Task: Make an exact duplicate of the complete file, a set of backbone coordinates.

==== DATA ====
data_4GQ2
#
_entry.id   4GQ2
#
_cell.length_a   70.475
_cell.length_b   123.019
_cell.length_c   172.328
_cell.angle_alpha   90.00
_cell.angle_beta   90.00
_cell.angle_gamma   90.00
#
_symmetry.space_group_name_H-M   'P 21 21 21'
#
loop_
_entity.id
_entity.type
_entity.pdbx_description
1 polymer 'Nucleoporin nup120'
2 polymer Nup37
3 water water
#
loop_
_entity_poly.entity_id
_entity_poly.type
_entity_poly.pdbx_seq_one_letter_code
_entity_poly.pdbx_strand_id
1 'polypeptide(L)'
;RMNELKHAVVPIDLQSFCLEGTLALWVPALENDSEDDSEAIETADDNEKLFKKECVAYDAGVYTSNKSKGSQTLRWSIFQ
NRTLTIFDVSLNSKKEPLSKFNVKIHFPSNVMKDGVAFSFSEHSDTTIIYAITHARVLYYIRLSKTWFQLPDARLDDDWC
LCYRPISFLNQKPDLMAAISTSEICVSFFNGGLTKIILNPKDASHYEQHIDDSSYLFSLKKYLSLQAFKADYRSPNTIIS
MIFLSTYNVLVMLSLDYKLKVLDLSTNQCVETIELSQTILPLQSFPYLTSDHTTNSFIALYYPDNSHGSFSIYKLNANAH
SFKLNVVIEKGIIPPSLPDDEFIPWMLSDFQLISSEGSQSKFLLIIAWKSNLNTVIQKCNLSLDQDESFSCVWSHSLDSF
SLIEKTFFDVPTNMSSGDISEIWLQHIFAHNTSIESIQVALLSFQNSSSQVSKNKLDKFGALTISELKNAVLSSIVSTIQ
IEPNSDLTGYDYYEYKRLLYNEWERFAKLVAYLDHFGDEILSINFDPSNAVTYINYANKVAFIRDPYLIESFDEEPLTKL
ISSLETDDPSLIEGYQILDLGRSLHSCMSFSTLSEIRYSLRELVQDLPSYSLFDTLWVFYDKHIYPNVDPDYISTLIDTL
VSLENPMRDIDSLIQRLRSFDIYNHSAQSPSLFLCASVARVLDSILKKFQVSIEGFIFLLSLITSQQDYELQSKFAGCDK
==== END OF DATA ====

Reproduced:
data_4GQ2
#
_entry.id   4GQ2
#
_cell.length_a   70.475
_cell.length_b   123.019
_cell.length_c   172.328
_cell.angle_alpha   90.00
_cell.angle_beta   90.00
_cell.angle_gamma   90.00
#
_symmetry.space_group_name_H-M   'P 21 21 21'
#
loop_
_entity.id
_entity.type
_entity.pdbx_description
1 polymer 'Nucleoporin nup120'
2 polymer Nup37
3 water water
#
loop_
_entity_poly.entity_id
_entity_poly.type
_entity_poly.pdbx_seq_one_letter_code
_entity_poly.pdbx_strand_id
1 'polypeptide(L)'
;RMNELKHAVVPIDLQSFCLEGTLALWVPALENDSEDDSEAIETADDNEKLFKKECVAYDAGVYTSNKSKGSQTLRWSIFQ
NRTLTIFDVSLNSKKEPLSKFNVKIHFPSNVMKDGVAFSFSEHSDTTIIYAITHARVLYYIRLSKTWFQLPDARLDDDWC
LCYRPISFLNQKPDLMAAISTSEICVSFFNGGLTKIILNPKDASHYEQHIDDSSYLFSLKKYLSLQAFKADYRSPNTIIS
MIFLSTYNVLVMLSLDYKLKVLDLSTNQCVETIELSQTILPLQSFPYLTSDHTTNSFIALYYPDNSHGSFSIYKLNANAH
SFKLNVVIEKGIIPPSLPDDEFIPWMLSDFQLISSEGSQSKFLLIIAWKSNLNTVIQKCNLSLDQDESFSCVWSHSLDSF
SLIEKTFFDVPTNMSSGDISEIWLQHIFAHNTSIESIQVALLSFQNSSSQVSKNKLDKFGALTISELKNAVLSSIVSTIQ
IEPNSDLTGYDYYEYKRLLYNEWERFAKLVAYLDHFGDEILSINFDPSNAVTYINYANKVAFIRDPYLIESFDEEPLTKL
ISSLETDDPSLIEGYQILDLGRSLHSCMSFSTLSEIRYSLRELVQDLPSYSLFDTLWVFYDKHIYPNVDPDYISTLIDTL
VSLENPMRDIDSLIQRLRSFDIYNHSAQSPSLFLCASVARVLDSILKKFQVSIEGFIFLLSLITSQQDYELQSKFAGCDK